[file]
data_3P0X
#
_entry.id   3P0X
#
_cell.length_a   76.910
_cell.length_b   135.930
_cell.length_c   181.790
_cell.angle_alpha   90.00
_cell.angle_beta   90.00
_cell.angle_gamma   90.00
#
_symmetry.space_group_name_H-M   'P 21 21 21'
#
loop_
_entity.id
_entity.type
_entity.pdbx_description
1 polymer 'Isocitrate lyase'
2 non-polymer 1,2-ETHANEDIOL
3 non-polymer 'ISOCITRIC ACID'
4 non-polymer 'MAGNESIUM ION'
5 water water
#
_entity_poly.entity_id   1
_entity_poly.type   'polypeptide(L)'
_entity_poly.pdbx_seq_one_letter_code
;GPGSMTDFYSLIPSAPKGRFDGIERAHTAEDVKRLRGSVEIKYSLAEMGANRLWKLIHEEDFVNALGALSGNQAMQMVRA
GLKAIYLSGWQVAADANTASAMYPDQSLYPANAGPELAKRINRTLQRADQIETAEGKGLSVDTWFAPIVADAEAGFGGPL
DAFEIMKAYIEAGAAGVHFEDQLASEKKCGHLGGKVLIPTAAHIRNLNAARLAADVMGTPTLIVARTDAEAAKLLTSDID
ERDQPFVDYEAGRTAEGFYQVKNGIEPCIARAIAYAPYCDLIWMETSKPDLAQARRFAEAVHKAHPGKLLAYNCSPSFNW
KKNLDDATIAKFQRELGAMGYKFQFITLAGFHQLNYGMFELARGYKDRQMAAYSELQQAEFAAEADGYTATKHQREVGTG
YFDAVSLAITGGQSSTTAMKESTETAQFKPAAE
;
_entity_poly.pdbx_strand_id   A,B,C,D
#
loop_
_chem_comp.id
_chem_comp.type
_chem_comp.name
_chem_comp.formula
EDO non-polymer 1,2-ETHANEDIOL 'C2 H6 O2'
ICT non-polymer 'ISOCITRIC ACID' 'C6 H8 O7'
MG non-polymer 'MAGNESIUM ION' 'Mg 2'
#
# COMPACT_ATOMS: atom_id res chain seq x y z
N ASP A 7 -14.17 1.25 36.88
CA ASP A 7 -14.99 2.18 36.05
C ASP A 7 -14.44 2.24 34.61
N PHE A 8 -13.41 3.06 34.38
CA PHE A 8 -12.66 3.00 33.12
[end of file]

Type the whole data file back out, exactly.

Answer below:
data_3P0X
#
_entry.id   3P0X
#
_cell.length_a   76.910
_cell.length_b   135.930
_cell.length_c   181.790
_cell.angle_alpha   90.00
_cell.angle_beta   90.00
_cell.angle_gamma   90.00
#
_symmetry.space_group_name_H-M   'P 21 21 21'
#
loop_
_entity.id
_entity.type
_entity.pdbx_description
1 polymer 'Isocitrate lyase'
2 non-polymer 1,2-ETHANEDIOL
3 non-polymer 'ISOCITRIC ACID'
4 non-polymer 'MAGNESIUM ION'
5 water water
#
_entity_poly.entity_id   1
_entity_poly.type   'polypeptide(L)'
_entity_poly.pdbx_seq_one_letter_code
;GPGSMTDFYSLIPSAPKGRFDGIERAHTAEDVKRLRGSVEIKYSLAEMGANRLWKLIHEEDFVNALGALSGNQAMQMVRA
GLKAIYLSGWQVAADANTASAMYPDQSLYPANAGPELAKRINRTLQRADQIETAEGKGLSVDTWFAPIVADAEAGFGGPL
DAFEIMKAYIEAGAAGVHFEDQLASEKKCGHLGGKVLIPTAAHIRNLNAARLAADVMGTPTLIVARTDAEAAKLLTSDID
ERDQPFVDYEAGRTAEGFYQVKNGIEPCIARAIAYAPYCDLIWMETSKPDLAQARRFAEAVHKAHPGKLLAYNCSPSFNW
KKNLDDATIAKFQRELGAMGYKFQFITLAGFHQLNYGMFELARGYKDRQMAAYSELQQAEFAAEADGYTATKHQREVGTG
YFDAVSLAITGGQSSTTAMKESTETAQFKPAAE
;
_entity_poly.pdbx_strand_id   A,B,C,D
#
loop_
_chem_comp.id
_chem_comp.type
_chem_comp.name
_chem_comp.formula
EDO non-polymer 1,2-ETHANEDIOL 'C2 H6 O2'
ICT non-polymer 'ISOCITRIC ACID' 'C6 H8 O7'
MG non-polymer 'MAGNESIUM ION' 'Mg 2'
#
# COMPACT_ATOMS: atom_id res chain seq x y z
N ASP A 7 -14.17 1.25 36.88
CA ASP A 7 -14.99 2.18 36.05
C ASP A 7 -14.44 2.24 34.61
N PHE A 8 -13.41 3.06 34.38
CA PHE A 8 -12.66 3.00 33.12